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Here! Now! New And Inventive Ways To Lose Baseball Games!

Mike and I often say to each other something along the lines of, "Well, we've never seen that before", despite having seen literally thousands of baseball games in person, or, "Anyone who tells you they know everything about this game, laugh in their face".

But tonight takes the proverbial cake (and we thought we had seen three Orthodox Jews sit down with cake tonight in front of us; instead, they pulled out of boxes that looked like cake boxes, some veggie salads) -- I don't think any of us have ever seen a catcher take a nearly perfect throw and then tag the runner, who had missed the plate, with the glove -- without the ball in it.

As I said the other night, Michael, you're a really nice guy and I know you are trying really hard, but it's time for you to go.

And that was after Jacque Jones, who as we all saw last year throw balls either ten feet into the ground right in front of him, or ten feet over the catcher's head, throw a perfect strike to the plate, in time to get Jose Vidro, who had doubled -- and that would have been the last out of the thirteenth inning of the Cubs' eventual 5-3 loss to the Mariners, on a night that turned out to be even cooler than last night, with a wind blowing in fairly strongly off Lake Michigan. In fact, that wind had knocked down Vidro's ball, which off the bat had looked like it would wind up five rows in front of us in the seats in LF; instead, it hit high off the wall for a double.

There's enough blame to go around in that 11th inning -- Will Ohman, who had thrown well enough for five outs (three in the 12th, sandwiched around a walk, and the first two in the 13th), blew up after Vidro's double and the RBI single by Willie Bloomquist (after an intentional walk to Yuniesky Betancourt -- and I only mention that because I wanted to type "Yuniesky" at least once during this series), and then another RBI single after another intentional walk that resulted because after Barrett's boo-boo, the runners advanced to second and third.

The Cubs tried to excite the small remnant (maybe 7,000 of 40,071) of the crowd in the bottom of the 13th, loading the bases with two out on a pair of singles by Ryan Theriot and Felix Pie and a walk to Alfonso Soriano, before the last position player left on Lou Piniella's bench, Koyie Hill, the fortieth player to appear in the game, grounded out to first to end it, four hours and six minutes after it began.

The Cubs should have put the game away off Jarrod Washburn in the first inning -- two runs had scored before an out was made, and there were two runners on after one out. But that was it until the 8th inning -- only three singles interrupted some solid pitching by Washburn after that. Meanwhile, Rich Hill was getting nibbled at, one run per inning in the 2nd, 3rd and 4th, before settling down himself. The Cubs actually drew five walks off Washburn, and two other walks later, leaving 14 men on base in the 13 innings, most notably the bases loaded in the 8th with nobody out after a Derrek Lee double and Barrett single had tied the game.

Now, I'll bet you were screaming and yelling when Mark DeRosa's double followed the Barrett single, and Barrett was held at third. It was the right call in a tie game with nobody out in the 8th -- Barrett, not a good runner, would have been thrown out by plenty. What I then quibble with is Lou's failure to try a suicide squeeze. Not with Barrett on third and Ryan Theriot at bat, but after Theriot's grounder forced Barrett at the plate, I was thinking Felix Pie might have been able to drag a bunt past George Sherrill down the 1B line, and DeRosa, a better baserunner, then on 3B, might have scored on the suicide.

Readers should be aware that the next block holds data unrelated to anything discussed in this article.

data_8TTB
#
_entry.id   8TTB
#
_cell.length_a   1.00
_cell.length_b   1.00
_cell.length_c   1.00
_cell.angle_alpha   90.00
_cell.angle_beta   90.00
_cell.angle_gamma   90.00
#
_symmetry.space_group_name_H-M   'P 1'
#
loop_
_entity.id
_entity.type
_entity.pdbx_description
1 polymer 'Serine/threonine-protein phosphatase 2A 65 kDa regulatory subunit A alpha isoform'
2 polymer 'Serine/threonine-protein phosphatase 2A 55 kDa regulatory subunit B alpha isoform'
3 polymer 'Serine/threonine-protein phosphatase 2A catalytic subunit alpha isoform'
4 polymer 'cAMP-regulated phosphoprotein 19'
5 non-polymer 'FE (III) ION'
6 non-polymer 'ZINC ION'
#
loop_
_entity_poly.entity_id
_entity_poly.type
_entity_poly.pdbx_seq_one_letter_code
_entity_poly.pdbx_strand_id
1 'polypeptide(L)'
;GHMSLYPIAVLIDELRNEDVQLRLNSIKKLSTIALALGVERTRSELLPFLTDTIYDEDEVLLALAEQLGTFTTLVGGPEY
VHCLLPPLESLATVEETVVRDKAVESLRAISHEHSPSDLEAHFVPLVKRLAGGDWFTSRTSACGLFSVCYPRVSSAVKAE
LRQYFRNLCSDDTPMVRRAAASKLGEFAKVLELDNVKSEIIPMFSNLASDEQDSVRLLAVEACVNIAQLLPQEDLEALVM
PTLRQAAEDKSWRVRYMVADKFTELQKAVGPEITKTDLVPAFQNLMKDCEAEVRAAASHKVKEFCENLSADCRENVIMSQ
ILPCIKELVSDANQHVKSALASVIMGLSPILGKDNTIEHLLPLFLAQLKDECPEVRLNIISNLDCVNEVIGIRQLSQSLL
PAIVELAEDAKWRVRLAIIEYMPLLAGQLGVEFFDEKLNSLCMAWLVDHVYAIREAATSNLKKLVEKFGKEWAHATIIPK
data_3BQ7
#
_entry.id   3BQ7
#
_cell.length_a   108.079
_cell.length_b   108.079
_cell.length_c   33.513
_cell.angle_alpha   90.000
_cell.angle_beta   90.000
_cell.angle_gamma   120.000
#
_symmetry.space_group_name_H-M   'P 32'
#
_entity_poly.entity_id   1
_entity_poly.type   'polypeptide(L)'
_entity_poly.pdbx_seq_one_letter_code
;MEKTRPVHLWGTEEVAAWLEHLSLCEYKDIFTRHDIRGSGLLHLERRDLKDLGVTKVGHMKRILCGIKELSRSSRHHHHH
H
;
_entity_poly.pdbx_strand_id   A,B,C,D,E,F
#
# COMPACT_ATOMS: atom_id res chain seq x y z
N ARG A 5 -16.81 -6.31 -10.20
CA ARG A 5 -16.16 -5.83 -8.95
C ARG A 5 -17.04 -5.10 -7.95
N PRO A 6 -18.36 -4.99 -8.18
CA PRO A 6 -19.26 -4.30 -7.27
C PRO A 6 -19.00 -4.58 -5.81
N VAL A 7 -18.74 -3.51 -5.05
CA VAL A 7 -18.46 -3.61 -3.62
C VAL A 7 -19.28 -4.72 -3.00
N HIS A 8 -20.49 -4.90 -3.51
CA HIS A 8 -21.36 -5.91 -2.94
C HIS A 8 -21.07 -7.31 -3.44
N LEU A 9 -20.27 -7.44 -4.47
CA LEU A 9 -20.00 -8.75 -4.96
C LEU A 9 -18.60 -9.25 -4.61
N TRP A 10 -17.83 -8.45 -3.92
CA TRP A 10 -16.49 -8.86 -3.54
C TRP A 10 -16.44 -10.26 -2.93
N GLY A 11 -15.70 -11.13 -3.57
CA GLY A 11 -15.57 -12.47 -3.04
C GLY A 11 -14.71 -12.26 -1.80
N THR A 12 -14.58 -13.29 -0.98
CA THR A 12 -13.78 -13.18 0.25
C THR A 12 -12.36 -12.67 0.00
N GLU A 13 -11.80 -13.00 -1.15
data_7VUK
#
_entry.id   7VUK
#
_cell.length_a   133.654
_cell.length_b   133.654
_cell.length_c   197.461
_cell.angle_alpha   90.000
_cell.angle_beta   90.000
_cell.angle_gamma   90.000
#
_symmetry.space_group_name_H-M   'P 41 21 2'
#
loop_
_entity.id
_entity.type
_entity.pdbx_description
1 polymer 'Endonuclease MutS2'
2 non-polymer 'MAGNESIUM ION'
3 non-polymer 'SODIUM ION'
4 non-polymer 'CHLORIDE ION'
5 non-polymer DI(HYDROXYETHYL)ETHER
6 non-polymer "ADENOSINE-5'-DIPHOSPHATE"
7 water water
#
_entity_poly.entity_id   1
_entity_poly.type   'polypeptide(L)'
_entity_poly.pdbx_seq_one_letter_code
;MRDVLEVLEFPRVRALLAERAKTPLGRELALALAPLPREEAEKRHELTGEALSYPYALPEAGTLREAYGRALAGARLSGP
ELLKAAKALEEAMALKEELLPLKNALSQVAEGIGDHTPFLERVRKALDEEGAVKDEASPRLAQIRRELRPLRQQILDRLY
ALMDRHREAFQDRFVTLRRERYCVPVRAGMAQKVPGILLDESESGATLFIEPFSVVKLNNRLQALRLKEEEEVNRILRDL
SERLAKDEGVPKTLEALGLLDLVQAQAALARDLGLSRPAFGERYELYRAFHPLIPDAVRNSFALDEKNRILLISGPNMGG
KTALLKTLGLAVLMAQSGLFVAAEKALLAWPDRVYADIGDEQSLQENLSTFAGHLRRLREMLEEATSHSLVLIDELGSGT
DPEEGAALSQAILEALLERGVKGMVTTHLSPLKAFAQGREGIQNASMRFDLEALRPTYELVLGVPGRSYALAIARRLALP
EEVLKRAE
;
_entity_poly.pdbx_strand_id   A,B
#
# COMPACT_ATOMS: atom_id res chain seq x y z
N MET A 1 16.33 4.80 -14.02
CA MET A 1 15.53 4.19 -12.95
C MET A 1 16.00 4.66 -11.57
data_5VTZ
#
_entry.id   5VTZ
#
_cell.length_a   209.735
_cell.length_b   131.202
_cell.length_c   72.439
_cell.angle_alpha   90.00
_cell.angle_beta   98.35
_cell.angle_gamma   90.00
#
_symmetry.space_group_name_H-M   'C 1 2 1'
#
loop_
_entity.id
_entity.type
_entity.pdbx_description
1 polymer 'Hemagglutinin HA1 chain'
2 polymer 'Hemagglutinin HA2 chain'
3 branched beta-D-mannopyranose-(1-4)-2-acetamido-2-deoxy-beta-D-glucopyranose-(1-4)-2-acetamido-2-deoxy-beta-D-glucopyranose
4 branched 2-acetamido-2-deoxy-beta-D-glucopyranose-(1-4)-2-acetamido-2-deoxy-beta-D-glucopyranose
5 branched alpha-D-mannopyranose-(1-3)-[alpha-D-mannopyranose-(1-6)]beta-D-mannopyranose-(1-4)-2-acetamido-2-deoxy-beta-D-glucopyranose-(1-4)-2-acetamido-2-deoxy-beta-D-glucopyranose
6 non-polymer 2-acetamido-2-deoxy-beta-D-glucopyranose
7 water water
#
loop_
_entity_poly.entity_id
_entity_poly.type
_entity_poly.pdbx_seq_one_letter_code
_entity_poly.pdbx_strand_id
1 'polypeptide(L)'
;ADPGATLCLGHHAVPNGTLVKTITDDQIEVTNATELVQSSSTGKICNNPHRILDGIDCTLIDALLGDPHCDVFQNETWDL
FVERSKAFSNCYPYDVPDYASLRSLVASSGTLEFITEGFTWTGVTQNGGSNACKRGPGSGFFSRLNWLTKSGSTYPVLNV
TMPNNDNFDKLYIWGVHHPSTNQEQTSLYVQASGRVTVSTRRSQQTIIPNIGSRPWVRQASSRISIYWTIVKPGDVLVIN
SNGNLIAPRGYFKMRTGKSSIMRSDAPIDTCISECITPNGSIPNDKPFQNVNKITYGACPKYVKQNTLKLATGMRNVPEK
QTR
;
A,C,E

Didn't happen, and eventually it cost the Cubs the game. Except for Ohman melting down, the bullpen did a good job, throwing five scoreless innings from the eighth through the 12th.

But when you have the other team on the ropes in the late innings at home, you have to put them away. The Cubs failed today.

Mariners RF Jose Guillen, who had homered in the third, must have done something with one of the warmup balls later in the game, because after about the 10th inning, chants of "Guillen sucks!" rang out from the RF bleachers, and he was booed loudly each time he ran back out there. Guillen, of course, has played quite a bit at Wrigley Field in his travels around the major leagues (with the Pirates, Diamondbacks, Nationals, and Reds), and I remember him from my days sitting in RF as being kind of a sour guy, not responding well to hecklers (for a fine example of the opposite attitude, see what Carlos Lee does any time he comes to town -- he plays along with heckling, and the LF fans loveit).

So the most exciting event of the evening wound up being following along with Tigers pitcher Justin Verlander's no-hitter over the Brewers; we even got to see a replay of the last out on the big plasma screen in the rooftop building's third-floor bar behind us. The best news there is that the Brewers were the losing team, and the Cardinals also lost (for those of you complaining that the Cardinals get it "easy" in interleague play because they get two series with the Royals, note that KC tonight not only beat St. Louis, but beat them rather handeily), thus keeping the Cubs in second place, 5.5 games behind.

Remember the 1994 AL West? At the time of the strike, the Rangers were in first place, ten games under .500, and there was serious talk that that division, had the season not been halted, would have become the first to have a champion with a losing record. We almost had it in last year's NL Central, with the Cardinals and Astros both barely over the break-even mark.

It might happen this year. This division is still winnable.

But the Cubs had better get better on fundamentals, like keeping the ball in one's glove while making a tag. And NOW would be a good time to do that.